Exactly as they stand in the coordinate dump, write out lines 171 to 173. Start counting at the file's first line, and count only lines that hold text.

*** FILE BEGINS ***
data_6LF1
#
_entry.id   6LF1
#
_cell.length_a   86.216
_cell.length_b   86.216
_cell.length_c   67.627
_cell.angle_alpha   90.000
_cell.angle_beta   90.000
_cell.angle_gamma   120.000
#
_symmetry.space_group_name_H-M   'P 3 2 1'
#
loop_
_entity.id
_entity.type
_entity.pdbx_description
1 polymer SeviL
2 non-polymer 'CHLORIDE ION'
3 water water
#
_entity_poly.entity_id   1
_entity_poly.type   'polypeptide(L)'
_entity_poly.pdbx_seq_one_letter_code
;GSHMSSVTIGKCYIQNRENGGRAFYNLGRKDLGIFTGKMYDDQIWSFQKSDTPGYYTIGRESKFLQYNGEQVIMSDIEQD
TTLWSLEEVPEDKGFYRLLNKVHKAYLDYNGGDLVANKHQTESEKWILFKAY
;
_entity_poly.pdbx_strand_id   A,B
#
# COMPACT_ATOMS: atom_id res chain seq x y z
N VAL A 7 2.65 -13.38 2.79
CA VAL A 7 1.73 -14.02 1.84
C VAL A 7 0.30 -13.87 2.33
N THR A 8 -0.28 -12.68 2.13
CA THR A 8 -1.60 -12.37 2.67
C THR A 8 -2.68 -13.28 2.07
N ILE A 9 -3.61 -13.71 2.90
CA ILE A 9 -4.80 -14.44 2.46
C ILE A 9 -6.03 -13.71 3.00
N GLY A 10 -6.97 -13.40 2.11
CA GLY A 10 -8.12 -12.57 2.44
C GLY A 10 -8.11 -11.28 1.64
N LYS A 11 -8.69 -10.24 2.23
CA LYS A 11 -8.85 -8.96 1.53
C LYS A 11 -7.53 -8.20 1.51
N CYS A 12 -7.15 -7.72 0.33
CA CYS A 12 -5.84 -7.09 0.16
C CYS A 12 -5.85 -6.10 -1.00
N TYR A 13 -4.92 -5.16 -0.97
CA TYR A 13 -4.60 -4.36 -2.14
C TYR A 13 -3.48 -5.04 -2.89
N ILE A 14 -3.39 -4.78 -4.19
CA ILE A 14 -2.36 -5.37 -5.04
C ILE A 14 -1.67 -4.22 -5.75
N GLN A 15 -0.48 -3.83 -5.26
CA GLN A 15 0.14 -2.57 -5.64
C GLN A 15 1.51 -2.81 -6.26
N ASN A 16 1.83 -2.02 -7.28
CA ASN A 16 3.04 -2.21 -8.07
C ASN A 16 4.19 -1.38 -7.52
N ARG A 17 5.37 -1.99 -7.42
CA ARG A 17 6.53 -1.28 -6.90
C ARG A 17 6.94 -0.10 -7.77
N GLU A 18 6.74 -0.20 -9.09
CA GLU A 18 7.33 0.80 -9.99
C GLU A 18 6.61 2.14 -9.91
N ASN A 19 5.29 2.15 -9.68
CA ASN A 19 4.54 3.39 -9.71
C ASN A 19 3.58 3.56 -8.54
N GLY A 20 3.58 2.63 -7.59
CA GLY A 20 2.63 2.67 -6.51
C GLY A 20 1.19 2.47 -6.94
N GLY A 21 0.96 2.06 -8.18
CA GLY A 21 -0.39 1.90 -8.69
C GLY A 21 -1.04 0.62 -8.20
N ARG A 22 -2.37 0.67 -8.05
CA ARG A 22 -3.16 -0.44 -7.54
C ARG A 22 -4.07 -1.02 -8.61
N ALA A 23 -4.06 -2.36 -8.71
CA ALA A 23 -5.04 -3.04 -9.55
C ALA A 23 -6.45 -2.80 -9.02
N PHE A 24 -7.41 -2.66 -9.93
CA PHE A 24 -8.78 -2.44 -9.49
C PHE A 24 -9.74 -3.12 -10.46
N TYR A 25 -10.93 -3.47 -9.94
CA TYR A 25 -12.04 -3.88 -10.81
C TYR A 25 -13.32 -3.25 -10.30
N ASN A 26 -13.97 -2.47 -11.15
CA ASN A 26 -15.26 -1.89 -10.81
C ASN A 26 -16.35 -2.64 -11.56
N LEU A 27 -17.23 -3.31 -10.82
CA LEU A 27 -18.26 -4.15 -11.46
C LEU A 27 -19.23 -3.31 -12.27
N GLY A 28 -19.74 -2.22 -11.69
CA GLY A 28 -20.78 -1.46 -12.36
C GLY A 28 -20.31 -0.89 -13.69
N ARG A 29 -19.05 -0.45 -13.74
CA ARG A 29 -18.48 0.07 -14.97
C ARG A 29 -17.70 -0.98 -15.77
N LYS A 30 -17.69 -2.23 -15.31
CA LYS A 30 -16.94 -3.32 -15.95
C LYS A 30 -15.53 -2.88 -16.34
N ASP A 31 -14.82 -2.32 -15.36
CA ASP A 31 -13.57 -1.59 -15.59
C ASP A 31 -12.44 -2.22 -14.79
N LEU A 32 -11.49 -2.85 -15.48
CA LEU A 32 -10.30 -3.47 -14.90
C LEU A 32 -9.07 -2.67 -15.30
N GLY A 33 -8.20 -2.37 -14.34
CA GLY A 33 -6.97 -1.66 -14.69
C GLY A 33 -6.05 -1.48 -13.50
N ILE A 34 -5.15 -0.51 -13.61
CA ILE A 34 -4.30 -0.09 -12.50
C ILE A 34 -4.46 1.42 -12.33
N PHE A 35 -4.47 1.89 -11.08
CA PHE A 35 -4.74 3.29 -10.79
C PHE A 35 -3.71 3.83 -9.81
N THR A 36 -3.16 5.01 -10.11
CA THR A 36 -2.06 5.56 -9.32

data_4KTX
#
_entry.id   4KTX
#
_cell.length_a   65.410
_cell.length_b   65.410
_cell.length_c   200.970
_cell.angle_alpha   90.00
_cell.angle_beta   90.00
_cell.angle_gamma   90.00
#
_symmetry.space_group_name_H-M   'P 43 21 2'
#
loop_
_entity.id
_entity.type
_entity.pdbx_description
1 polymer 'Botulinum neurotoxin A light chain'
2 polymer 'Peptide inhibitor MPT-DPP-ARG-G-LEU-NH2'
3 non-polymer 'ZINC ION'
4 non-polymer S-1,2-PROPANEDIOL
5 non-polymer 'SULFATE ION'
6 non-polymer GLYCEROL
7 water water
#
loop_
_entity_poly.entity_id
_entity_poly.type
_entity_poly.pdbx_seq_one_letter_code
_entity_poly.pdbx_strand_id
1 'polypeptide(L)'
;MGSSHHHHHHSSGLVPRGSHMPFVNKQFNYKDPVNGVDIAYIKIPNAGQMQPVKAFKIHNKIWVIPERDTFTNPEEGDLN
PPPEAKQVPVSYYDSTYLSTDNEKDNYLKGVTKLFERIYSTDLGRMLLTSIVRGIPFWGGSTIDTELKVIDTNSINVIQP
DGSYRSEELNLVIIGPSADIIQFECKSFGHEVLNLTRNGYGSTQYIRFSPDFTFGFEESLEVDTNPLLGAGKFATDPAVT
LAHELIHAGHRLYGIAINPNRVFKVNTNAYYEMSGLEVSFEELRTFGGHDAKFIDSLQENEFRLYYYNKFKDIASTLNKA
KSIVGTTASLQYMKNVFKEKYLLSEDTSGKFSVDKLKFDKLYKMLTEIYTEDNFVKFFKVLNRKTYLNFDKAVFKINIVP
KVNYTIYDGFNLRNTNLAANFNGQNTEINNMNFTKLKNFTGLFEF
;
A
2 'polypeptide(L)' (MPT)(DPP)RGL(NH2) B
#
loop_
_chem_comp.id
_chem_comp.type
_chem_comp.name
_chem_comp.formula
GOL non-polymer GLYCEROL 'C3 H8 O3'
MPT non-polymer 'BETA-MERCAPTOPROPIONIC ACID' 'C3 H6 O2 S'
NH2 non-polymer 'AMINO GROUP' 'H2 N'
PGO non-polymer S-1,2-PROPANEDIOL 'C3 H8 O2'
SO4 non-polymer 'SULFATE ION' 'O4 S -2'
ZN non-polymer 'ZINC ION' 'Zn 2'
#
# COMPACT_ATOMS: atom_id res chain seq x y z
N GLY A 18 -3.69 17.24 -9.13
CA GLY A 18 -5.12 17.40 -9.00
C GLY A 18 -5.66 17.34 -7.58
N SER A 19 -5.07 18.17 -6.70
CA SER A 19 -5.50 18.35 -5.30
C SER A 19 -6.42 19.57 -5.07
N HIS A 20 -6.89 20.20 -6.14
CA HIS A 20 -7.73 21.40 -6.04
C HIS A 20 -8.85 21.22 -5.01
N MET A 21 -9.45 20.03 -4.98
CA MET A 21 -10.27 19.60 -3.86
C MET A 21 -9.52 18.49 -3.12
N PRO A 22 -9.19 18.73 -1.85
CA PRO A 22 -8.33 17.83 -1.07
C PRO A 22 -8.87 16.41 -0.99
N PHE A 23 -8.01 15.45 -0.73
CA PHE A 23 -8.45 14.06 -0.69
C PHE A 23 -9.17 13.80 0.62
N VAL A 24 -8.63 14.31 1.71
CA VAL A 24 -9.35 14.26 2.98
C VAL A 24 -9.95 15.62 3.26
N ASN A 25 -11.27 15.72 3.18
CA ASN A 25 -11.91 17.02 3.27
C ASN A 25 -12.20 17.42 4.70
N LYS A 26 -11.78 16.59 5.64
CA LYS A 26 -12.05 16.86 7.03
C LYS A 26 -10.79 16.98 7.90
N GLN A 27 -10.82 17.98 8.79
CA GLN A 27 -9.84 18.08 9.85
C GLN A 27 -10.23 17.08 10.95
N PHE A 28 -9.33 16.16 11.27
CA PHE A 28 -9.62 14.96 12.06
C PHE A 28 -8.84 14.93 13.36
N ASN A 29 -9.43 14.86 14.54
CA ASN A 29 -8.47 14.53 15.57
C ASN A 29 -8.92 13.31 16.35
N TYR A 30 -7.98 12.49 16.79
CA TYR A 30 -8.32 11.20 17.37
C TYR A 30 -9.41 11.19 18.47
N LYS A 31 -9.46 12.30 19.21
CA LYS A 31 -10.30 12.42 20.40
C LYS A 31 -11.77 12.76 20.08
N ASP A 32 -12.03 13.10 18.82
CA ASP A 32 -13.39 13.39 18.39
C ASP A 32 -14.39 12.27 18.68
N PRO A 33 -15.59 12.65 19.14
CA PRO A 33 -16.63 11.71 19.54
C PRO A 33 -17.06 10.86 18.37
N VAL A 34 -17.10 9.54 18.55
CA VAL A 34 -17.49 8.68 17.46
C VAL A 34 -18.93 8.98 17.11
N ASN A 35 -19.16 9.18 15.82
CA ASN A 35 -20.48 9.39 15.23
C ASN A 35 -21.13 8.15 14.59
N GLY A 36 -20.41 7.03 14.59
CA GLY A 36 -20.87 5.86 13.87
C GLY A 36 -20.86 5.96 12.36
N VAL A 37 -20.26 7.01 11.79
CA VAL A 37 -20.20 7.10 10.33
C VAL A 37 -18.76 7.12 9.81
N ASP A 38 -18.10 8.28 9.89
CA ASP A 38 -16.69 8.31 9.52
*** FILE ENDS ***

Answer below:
ZN non-polymer 'ZINC ION' 'Zn 2'
#
# COMPACT_ATOMS: atom_id res chain seq x y z